After decades of a 'one-child policy', Beijing changed the rules in 2016 to allow families to have two children
Beijing: The number of registered births dropped by nearly a third in China last year, in the latest sign that relaxations in the country's strict family planning policy are failing to spark a baby boom.
After decades of a "one-child policy", Beijing changed the rules in 2016 to allow families to have two children as fears grew about China's fast-ageing population and shrinking workforce.
Figures from the Public Security Ministry released on Monday showed that the number of registered births fell to 10.04 million in 2020, a drop of more than 30 percent from the previous year.
It marked the fourth consecutive year that figure has declined.
The gender balance was 52.7 percent boys and 47.3 percent girls, according to the official data.
China introduced the one-child policy in the late 1970s in a dramatic effort to slow rapid population growth, before reversing it in 2016.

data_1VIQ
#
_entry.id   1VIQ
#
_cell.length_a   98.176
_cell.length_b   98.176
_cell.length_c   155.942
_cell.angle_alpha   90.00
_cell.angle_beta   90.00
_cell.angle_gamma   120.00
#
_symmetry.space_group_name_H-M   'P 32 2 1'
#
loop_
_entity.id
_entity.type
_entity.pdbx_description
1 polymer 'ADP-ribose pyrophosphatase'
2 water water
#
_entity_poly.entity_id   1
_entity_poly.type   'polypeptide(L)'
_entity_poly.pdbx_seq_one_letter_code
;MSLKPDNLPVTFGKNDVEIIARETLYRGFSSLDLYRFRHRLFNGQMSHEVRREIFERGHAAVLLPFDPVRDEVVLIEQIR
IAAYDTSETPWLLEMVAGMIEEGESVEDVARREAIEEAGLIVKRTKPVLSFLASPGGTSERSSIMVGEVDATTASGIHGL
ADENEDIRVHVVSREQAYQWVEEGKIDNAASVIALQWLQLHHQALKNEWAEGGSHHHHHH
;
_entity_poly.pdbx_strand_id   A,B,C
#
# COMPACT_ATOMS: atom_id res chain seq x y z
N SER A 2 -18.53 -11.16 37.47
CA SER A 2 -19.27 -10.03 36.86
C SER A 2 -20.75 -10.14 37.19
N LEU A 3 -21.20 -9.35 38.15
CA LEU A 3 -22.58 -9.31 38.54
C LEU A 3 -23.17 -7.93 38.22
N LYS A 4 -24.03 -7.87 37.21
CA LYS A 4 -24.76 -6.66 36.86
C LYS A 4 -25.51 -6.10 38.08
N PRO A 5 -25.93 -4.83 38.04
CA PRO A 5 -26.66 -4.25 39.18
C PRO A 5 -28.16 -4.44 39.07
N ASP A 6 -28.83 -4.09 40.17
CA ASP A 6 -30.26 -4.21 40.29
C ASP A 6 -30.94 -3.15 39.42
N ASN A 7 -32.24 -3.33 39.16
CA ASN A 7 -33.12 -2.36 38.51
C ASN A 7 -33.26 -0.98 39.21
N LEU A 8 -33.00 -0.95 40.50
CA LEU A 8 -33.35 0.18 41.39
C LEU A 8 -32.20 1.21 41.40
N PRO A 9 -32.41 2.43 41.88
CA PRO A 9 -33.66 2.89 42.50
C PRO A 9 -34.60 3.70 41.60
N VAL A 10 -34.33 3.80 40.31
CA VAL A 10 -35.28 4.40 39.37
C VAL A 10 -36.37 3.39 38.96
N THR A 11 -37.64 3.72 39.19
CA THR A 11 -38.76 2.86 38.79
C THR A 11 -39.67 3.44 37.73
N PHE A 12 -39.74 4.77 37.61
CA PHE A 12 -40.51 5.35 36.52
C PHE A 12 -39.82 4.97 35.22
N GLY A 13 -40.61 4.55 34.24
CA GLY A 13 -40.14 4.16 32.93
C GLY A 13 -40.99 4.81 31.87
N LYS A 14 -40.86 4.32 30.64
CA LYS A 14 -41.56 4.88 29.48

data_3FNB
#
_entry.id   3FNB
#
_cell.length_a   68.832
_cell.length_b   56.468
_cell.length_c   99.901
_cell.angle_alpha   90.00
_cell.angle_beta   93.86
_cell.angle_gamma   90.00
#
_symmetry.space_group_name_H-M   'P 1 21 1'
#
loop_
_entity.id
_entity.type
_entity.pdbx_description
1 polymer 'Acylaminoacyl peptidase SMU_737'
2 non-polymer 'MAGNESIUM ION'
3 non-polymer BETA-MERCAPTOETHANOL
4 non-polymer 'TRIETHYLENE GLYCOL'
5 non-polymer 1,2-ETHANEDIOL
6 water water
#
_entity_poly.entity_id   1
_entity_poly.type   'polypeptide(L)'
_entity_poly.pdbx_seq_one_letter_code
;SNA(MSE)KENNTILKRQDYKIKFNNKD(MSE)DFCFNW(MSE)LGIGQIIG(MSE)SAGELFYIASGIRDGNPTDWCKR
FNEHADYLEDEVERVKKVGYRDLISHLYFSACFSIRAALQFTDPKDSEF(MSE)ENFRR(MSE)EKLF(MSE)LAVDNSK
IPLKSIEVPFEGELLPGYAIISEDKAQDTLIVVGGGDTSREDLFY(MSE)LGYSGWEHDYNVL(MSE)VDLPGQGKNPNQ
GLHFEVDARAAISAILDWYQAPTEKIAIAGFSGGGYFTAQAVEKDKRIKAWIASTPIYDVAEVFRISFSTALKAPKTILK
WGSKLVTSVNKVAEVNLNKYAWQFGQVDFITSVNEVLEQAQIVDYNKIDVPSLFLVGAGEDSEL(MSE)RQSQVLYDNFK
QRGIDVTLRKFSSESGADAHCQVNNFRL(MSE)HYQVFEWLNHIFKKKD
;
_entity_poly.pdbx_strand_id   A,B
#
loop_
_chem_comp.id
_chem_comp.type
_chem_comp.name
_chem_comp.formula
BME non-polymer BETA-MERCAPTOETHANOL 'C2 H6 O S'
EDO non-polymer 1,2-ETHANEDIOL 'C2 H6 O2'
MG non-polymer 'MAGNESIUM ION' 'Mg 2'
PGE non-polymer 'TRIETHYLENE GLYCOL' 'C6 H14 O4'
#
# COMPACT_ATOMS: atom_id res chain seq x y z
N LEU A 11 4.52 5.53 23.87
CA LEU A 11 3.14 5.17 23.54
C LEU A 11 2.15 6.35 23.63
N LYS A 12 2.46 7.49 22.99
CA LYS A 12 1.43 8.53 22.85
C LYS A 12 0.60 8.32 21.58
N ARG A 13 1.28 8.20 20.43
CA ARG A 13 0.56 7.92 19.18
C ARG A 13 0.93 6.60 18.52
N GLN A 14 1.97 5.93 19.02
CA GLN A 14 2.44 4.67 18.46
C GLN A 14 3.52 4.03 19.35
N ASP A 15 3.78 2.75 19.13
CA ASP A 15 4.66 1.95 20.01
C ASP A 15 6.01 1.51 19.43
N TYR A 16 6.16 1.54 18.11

But the change has not yet resulted in a baby boom, with empowered Chinese women often delaying or avoiding childbirth and young couples blaming rising costs and insufficient policy support for families.
In November, China started a once-a-decade census, with much of the attention on whether it indicates any population bump from the relaxation of family planning rules.
Demographic experts have estimated it could take 15 years for the two-child policy to have any noticeable effect on population numbers. Chinese retirees, meanwhile, are expected to number 300 million by 2025.
Chinese state media in December quoted civil affairs minister Li Jiheng as saying the country's fertility rate has "dropped dangerously", well below the population replacement rate of 2.1 births per woman.